Although breast cancer is much more common in women, men can get it too. It happens most often to men between the ages of 60 and 70.
Breast lumps usually aren't cancer. However, most men with breast cancer have lumps. Other breast symptoms can include
- Dimpled or puckered skin
- A red, scaly nipple or skin
- Fluid discharge
Risk factors for male breast cancer include exposure to radiation, a family history of breast cancer, and having high estrogen levels, which can happen with diseases like cirrhosis or Klinefelter's syndrome.
Treatment for male breast cancer is usually a mastectomy, which is surgery to remove the breast. Other treatments include radiation, chemotherapy and/or hormone therapy.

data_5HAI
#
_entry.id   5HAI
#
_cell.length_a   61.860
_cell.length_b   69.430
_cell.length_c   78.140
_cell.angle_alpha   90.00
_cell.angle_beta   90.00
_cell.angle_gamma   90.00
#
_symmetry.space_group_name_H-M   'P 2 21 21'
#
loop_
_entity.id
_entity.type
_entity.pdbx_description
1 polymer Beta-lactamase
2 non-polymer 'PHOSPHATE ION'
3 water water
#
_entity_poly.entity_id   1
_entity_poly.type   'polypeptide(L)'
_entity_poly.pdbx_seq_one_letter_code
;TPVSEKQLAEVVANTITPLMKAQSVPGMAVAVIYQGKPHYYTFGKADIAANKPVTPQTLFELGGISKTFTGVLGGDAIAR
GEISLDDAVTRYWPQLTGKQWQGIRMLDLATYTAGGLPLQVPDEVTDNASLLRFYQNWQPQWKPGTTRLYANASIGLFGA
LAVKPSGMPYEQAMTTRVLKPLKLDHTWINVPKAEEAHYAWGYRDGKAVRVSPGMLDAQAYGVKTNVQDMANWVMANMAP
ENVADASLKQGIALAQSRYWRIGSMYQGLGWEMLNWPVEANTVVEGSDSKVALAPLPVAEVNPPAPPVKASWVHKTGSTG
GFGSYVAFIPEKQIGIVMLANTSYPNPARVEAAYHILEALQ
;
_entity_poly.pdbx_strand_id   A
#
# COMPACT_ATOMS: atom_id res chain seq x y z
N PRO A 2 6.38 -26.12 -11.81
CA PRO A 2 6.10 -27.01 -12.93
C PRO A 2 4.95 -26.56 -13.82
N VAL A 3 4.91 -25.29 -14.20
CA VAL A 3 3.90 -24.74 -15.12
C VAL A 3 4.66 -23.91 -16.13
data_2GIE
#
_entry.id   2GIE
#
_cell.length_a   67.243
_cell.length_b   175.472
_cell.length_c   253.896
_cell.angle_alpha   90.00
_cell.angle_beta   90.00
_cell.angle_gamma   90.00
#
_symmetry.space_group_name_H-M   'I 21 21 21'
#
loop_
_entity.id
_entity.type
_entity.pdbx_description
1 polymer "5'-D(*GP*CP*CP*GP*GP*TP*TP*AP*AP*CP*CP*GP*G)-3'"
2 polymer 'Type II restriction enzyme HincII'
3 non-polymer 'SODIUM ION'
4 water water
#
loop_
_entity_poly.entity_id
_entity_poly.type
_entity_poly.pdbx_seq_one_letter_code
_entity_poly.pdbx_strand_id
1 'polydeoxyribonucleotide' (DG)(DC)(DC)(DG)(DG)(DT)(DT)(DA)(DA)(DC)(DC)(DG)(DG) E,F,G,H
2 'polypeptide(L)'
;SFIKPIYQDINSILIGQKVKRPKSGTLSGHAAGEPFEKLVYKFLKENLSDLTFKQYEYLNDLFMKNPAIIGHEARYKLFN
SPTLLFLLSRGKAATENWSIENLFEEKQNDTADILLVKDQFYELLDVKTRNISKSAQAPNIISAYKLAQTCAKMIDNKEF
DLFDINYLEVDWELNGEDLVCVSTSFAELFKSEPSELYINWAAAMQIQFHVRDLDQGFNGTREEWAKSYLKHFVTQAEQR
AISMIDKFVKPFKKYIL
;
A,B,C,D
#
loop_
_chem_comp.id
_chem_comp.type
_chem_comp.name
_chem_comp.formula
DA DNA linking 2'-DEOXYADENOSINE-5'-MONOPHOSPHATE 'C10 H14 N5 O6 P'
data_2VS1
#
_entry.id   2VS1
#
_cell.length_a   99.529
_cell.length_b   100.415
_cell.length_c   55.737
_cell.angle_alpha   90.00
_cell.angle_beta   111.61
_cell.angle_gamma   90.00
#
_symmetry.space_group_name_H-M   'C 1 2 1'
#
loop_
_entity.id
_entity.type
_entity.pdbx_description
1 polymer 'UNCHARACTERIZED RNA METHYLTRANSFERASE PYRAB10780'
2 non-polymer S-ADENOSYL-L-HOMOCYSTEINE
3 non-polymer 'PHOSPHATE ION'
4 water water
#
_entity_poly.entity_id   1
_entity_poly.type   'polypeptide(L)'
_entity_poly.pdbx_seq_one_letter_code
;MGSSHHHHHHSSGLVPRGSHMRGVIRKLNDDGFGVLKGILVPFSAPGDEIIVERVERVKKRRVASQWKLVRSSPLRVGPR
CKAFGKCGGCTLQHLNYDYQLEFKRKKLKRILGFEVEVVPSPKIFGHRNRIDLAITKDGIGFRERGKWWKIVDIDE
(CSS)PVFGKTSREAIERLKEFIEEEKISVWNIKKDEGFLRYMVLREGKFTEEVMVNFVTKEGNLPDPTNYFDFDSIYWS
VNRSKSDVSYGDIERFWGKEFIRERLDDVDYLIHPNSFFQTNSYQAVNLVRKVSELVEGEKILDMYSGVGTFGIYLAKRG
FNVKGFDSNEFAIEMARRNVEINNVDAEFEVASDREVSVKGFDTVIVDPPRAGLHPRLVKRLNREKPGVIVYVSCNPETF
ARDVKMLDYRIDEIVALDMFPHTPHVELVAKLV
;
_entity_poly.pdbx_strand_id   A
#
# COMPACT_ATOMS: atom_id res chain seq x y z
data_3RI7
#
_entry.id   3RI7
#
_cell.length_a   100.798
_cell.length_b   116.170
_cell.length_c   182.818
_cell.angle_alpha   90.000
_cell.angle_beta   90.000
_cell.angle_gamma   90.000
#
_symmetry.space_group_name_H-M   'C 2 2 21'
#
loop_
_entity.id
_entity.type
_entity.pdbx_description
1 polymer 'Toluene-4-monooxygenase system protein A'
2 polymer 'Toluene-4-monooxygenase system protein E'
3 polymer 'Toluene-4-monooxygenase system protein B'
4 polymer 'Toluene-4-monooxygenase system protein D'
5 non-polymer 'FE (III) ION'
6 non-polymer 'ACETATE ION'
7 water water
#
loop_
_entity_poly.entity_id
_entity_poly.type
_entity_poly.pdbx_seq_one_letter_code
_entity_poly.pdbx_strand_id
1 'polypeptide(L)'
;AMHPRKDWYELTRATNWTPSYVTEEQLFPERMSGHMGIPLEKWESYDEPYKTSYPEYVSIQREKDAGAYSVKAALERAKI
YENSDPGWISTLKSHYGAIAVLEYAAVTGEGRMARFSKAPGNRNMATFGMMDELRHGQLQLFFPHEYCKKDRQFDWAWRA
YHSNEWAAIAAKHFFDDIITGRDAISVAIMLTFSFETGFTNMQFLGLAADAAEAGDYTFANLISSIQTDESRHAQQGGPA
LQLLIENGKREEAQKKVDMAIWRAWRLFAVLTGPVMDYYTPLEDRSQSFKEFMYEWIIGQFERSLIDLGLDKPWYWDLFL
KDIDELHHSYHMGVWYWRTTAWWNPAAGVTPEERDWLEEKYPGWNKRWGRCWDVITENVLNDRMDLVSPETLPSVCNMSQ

NIH: National Cancer Institute
Diagnosis and Tests
- Breast Biopsy (National Library of Medicine) Also in Spanish
- Can Breast Cancer in Men Be Found Early? (American Cancer Society)
- HER2 (Breast Cancer) Testing (National Library of Medicine) Also in Spanish
- How Is Breast Cancer in Men Diagnosed? (American Cancer Society)
- Stages of Male Breast Cancer (National Cancer Institute) Also in Spanish
- Tumor Marker Tests (National Library of Medicine) Also in Spanish
Treatments and Therapies
- Men With Breast Cancer Need More Treatment Options and Access to Genetic Counseling (Food and Drug Administration) Also in Spanish
- Treatment Option Overview (Male Breast Cancer) (National Cancer Institute) Also in Spanish
- Treatment Options for Male Breast Cancer (National Cancer Institute) Also in Spanish
- breast cancer: MedlinePlus Genetics (National Library of Medicine)
Statistics and Research
- Advances in Breast Cancer Research (National Cancer Institute)
- ClinicalTrials.gov: Breast Neoplasms, Male (National Institutes of Health)